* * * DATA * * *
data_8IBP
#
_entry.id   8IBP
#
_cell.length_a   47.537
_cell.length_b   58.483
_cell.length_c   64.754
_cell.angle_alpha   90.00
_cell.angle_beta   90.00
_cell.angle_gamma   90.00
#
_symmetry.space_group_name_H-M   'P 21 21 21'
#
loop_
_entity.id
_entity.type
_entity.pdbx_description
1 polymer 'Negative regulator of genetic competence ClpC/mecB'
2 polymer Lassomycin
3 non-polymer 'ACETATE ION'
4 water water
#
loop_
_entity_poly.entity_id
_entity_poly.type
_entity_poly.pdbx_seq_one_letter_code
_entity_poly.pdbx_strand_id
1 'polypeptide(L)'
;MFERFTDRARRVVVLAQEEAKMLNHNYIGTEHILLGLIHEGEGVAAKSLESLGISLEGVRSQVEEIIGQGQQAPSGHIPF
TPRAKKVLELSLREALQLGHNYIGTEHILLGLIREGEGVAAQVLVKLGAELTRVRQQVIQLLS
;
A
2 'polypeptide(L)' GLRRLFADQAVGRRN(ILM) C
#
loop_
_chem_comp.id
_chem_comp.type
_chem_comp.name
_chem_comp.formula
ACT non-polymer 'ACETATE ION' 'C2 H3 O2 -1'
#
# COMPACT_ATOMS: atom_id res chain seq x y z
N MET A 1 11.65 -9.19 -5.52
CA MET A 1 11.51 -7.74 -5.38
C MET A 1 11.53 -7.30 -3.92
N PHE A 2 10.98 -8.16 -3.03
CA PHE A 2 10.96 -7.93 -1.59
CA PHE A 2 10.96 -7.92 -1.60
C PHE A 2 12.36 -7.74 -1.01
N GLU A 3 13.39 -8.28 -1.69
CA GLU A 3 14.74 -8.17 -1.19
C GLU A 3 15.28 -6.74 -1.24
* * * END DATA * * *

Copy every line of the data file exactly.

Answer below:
data_8IBP
#
_entry.id   8IBP
#
_cell.length_a   47.537
_cell.length_b   58.483
_cell.length_c   64.754
_cell.angle_alpha   90.00
_cell.angle_beta   90.00
_cell.angle_gamma   90.00
#
_symmetry.space_group_name_H-M   'P 21 21 21'
#
loop_
_entity.id
_entity.type
_entity.pdbx_description
1 polymer 'Negative regulator of genetic competence ClpC/mecB'
2 polymer Lassomycin
3 non-polymer 'ACETATE ION'
4 water water
#
loop_
_entity_poly.entity_id
_entity_poly.type
_entity_poly.pdbx_seq_one_letter_code
_entity_poly.pdbx_strand_id
1 'polypeptide(L)'
;MFERFTDRARRVVVLAQEEAKMLNHNYIGTEHILLGLIHEGEGVAAKSLESLGISLEGVRSQVEEIIGQGQQAPSGHIPF
TPRAKKVLELSLREALQLGHNYIGTEHILLGLIREGEGVAAQVLVKLGAELTRVRQQVIQLLS
;
A
2 'polypeptide(L)' GLRRLFADQAVGRRN(ILM) C
#
loop_
_chem_comp.id
_chem_comp.type
_chem_comp.name
_chem_comp.formula
ACT non-polymer 'ACETATE ION' 'C2 H3 O2 -1'
#
# COMPACT_ATOMS: atom_id res chain seq x y z
N MET A 1 11.65 -9.19 -5.52
CA MET A 1 11.51 -7.74 -5.38
C MET A 1 11.53 -7.30 -3.92
N PHE A 2 10.98 -8.16 -3.03
CA PHE A 2 10.96 -7.93 -1.59
CA PHE A 2 10.96 -7.92 -1.60
C PHE A 2 12.36 -7.74 -1.01
N GLU A 3 13.39 -8.28 -1.69
CA GLU A 3 14.74 -8.17 -1.19
C GLU A 3 15.28 -6.74 -1.24